November 1967

Surgical Management of Carotid Body Tumor

Author Affiliations

From the Division of Surgery, University of Illinois College of Medicine, and the Department of Surgery, Presbyterian-St. Luke's Hospital, Chicago.

Arch Surg. 1967;95(5):771-779. doi:10.1001/archsurg.1967.01330170079011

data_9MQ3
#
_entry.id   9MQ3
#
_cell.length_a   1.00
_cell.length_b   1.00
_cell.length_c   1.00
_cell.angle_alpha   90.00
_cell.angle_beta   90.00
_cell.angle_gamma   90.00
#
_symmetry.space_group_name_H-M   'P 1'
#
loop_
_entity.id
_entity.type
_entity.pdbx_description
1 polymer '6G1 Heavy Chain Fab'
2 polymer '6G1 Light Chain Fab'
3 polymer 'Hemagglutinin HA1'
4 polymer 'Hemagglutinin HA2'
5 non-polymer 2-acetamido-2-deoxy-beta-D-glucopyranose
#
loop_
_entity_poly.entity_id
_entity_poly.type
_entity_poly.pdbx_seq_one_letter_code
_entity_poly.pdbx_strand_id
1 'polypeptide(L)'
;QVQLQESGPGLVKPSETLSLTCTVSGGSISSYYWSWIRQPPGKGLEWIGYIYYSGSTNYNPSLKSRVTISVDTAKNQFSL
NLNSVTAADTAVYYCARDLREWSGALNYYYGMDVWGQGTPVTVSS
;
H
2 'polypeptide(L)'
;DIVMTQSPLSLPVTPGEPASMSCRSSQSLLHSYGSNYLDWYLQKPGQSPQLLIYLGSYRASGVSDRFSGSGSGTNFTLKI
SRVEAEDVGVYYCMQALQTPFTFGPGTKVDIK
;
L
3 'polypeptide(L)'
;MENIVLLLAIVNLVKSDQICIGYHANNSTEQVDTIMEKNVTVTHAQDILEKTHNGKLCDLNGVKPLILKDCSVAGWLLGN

TUMOR of the carotid body, while not common and often benign and asymptomatic, continues to be a subject of great controversy. The confusion regarding indication for surgical intervention probably relates to inadequate knowledge regarding the natural history, incidence of malignancy and the risk of operative mortality and morbidity. The indication for surgical intervention has swung through all extremes in the past few decades. For a number of years complete removal was considered imperative, influenced by the report of Harrington et al1 in 1941, which suggested that 50% of these tumors were histologically malignant. The authors, however, appreciated a more benign clinical course in spite of the morphologic appearance. LeCompte,2 Lahey and Warren,3 Reid,4 and Martin5 advised against removal of the carotid body tumor based on the incidence of high mortality and morbidity. Le-Compte stated that the carotid body tumor almost never gives rise to distant

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